Respondent did not reply to Complainant’s contentions.
“A Panel shall decide a complaint on the basis of the statements and documents submitted and in accordance with the Policy, these Rules and any rules and principles of law that it deems applicable.”
Paragraph 4(a) of the Policy directs that the complainant must prove each of the following:
(i) that the domain name registered by the respondent is identical or confusingly similar to a trademark or service mark in which the complainant has rights; and,
(ii) that the respondent has no rights or legitimate interests in respect of the domain name; and,
(iii) that the domain name has been registered and is being used in bad faith.
The disputed domain name, <hypermarche-e-leclerc.com>, consists of three parts separated by two hyphens. The first part consists of the word “hypermarche”, which is the French word for a large retail outlet that sells both general household goods as well as groceries, usually on the outskirts of the city and having a large, paved parking lot. This is descriptive of a significant portion of Complainant’s business operations conducted under its E LECLERC trademark. This is separated from the second part of the disputed domain name by a hyphen. The second part of the disputed domain name consists of the letter “e”, standing by itself. This is separated from the third part of the disputed domain name by a hyphen. The “e” stands alone and is not followed by a dot or period. The “e” in Complainant’s famous trademark also stands by itself without punctuation. The third and final part of the disputed domain name attached to the generic Top-Level Domain (“gTLD”) “.com”, consists of the name Leclerc, which is also the second and final part of Complainant’s famous E LECLERC trademark. Complainant’s E LECLERC trademark is clearly recognizable in the disputed domain name. Accordingly, the Panel finds that the disputed domain name is confusingly similar to Complainant’s famous trademark, which was registered more than fifteen years before the registration of the disputed domain name.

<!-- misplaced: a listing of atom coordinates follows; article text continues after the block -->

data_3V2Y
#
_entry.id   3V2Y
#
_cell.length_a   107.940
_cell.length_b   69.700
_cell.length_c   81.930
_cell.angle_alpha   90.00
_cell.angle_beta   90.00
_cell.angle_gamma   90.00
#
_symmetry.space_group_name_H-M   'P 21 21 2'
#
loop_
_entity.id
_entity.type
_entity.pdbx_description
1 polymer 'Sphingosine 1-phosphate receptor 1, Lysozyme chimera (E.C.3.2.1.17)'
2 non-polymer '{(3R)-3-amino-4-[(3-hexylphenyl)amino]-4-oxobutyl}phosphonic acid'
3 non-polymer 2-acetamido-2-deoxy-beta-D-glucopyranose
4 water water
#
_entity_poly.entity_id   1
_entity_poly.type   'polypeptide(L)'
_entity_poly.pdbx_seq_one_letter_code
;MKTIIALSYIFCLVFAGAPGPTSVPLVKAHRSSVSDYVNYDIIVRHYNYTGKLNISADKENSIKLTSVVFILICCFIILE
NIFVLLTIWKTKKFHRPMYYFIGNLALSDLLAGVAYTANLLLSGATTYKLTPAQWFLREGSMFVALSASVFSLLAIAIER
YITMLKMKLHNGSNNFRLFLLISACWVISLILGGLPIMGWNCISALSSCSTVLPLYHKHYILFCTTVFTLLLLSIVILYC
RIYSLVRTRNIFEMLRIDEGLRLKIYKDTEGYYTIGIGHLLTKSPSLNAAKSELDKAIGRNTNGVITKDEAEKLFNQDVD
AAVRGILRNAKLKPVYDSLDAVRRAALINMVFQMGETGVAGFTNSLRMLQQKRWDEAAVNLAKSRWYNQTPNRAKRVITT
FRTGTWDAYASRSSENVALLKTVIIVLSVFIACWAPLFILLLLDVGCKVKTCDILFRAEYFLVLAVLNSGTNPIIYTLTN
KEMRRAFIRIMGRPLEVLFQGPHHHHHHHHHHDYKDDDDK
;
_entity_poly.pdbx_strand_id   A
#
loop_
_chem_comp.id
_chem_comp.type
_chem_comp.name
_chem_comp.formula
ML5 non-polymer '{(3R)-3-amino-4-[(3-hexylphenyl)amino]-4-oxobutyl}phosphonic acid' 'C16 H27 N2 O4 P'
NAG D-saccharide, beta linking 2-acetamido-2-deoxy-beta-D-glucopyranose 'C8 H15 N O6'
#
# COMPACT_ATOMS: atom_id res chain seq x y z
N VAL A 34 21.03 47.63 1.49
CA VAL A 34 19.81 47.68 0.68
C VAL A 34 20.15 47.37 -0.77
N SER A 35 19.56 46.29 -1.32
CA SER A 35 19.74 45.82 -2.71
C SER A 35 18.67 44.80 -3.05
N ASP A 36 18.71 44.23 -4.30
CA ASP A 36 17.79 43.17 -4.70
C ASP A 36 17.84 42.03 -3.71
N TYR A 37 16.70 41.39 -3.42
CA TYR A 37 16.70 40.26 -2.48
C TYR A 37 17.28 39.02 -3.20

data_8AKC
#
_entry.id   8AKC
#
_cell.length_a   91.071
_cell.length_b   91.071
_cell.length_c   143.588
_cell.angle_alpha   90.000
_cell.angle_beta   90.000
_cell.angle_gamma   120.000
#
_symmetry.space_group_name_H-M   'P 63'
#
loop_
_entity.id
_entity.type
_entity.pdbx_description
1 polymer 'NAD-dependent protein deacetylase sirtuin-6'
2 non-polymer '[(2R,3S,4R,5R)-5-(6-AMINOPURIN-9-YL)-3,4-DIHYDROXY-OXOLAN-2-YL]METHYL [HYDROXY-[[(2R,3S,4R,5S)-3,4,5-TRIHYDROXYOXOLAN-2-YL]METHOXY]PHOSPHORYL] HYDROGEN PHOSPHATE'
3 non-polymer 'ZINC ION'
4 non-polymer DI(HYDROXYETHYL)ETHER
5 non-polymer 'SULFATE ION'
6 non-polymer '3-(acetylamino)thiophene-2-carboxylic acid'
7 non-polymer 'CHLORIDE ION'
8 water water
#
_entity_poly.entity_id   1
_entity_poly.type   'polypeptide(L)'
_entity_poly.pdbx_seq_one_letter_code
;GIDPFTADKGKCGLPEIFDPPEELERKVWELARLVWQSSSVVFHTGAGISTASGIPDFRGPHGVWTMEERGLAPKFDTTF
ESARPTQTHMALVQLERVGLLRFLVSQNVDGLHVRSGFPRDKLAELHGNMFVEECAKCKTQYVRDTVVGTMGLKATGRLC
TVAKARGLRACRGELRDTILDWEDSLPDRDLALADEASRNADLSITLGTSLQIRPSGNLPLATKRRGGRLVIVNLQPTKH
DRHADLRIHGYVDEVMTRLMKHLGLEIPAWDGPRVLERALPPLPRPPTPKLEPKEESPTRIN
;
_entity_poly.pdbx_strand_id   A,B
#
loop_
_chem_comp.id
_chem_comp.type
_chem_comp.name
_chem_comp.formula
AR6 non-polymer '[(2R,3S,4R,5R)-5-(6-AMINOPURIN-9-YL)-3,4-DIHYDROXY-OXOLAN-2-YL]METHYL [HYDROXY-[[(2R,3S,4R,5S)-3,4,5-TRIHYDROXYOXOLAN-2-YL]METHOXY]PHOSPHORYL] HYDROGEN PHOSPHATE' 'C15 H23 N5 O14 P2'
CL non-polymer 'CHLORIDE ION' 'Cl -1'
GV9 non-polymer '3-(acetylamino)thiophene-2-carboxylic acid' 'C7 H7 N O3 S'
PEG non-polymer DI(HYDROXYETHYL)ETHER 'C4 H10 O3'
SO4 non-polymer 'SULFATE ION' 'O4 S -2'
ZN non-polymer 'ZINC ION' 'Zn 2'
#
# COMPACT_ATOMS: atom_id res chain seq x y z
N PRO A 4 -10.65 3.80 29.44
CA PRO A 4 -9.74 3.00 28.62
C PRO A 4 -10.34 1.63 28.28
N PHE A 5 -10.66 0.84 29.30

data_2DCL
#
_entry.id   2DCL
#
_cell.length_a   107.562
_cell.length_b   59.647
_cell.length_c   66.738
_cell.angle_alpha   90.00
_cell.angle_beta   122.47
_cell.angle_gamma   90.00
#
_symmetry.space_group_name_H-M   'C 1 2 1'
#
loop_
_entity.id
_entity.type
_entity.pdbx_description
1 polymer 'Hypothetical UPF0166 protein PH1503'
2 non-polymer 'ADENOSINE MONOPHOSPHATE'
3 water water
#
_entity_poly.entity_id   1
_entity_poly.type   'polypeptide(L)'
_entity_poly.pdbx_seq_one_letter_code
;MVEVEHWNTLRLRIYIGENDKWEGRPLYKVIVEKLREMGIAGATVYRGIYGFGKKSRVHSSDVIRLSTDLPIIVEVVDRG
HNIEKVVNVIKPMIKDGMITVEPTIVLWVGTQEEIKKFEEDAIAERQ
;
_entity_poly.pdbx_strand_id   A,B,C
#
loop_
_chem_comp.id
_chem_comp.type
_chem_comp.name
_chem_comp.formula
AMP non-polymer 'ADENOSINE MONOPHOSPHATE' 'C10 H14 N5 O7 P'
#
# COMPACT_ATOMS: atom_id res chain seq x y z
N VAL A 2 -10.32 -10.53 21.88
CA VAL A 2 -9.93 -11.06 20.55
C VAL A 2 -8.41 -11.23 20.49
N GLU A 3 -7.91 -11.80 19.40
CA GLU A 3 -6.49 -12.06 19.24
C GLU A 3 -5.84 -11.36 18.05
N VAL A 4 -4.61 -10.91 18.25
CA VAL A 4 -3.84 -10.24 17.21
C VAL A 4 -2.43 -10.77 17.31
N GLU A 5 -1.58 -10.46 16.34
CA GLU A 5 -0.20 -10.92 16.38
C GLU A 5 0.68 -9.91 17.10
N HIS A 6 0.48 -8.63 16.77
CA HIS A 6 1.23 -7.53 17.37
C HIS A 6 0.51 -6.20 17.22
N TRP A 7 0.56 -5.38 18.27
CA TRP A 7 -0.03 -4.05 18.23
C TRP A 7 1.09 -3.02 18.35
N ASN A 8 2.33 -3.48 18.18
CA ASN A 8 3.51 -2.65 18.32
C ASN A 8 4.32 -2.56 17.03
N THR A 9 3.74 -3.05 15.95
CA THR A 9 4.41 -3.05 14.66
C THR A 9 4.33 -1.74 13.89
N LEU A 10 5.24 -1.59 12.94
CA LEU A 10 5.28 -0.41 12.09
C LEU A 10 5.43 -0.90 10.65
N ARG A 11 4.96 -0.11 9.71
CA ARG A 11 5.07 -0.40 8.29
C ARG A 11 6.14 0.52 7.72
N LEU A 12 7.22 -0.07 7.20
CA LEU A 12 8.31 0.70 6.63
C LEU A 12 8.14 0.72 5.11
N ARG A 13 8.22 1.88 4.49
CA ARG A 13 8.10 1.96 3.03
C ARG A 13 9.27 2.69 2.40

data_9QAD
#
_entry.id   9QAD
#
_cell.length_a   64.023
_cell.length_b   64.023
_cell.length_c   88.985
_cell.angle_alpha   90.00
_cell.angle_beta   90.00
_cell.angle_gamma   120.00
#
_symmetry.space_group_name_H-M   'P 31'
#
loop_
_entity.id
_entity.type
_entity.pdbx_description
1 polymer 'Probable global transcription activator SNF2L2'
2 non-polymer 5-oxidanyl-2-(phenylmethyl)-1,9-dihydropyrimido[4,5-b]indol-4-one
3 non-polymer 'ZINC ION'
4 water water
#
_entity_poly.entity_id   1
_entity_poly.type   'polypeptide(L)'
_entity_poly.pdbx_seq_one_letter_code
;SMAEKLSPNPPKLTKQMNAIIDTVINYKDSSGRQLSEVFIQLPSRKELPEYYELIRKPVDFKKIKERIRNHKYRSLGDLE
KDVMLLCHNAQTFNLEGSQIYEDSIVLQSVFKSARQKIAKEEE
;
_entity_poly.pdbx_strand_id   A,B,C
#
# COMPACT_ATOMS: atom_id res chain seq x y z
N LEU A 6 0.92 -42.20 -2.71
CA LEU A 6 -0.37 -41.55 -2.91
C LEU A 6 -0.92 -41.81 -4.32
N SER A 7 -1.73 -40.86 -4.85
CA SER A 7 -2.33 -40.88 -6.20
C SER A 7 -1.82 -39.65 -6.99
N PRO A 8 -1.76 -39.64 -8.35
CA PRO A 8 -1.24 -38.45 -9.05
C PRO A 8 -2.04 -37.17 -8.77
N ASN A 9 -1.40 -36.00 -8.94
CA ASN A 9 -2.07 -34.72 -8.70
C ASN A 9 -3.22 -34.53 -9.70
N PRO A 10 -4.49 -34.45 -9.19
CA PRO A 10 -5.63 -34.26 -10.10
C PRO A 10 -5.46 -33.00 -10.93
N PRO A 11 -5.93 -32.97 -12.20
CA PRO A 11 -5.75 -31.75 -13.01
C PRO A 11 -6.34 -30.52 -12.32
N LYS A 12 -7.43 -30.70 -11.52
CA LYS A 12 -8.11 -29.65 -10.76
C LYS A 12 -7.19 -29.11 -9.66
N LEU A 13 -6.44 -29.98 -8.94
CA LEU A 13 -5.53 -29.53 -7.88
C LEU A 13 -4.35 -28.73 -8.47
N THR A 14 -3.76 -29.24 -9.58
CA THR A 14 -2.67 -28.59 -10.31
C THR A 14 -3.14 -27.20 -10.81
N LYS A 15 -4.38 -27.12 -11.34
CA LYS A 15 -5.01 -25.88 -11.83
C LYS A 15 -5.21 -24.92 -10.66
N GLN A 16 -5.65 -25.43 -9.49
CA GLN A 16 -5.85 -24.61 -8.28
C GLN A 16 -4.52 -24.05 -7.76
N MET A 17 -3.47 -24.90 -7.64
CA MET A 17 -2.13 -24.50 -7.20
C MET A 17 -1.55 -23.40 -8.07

While the overall burden of proof in UDRP proceedings is on the complainant, UDRP panels have recognized that proving a respondent lacks rights or legitimate interests in a domain name may result in the often impossible task of “proving a negative”, requiring information that is often primarily within the knowledge or control of the respondent. As such, where a complainant makes out a prima facie case that the respondent lacks rights or legitimate interests, the burden of production on this element shifts to the respondent to come forward with relevant evidence demonstrating rights or legitimate interests in the domain name. If the respondent fails to come forward with such relevant evidence, the complainant is deemed to have satisfied the second element. WIPO Overview of WIPO Panel Views on Selected UDRP Questions, Third Edition (“WIPO Overview 3.0”), section 2.1.
In the present case Complainant alleges that Respondent has no rights or legitimate interests in respect of the disputed domain name and Respondent has failed to assert any such rights. Accordingly, the Panel finds that Respondent has no rights or legitimate interests in respect of the disputed domain name.
Respondent has used the disputed domain name to resolve to a web site that is commonly referred to as a “parking site”, one which contains links not only to Complainant’s web site, but also to those web sites of Complainant’s direct competitors. When a user who is led to believe that he is going to a web site operated by Complainant clicks on a link and is taken to the web site of one of Complainant’s direct competitors, Respondent realizes automatic income from those competitors. This operation is called pay-per-click. Accordingly, the Panel has no difficulty in finding that the disputed domain name has been registered and used in bad faith.
For the foregoing reasons, in accordance with paragraphs 4(i) of the Policy and 15 of the Rules, the Panel orders that the disputed domain name, <hypermarche-e-leclerc.com>, be transferred to Complainant.
M. Scott Donahey
Date: September 12, 2020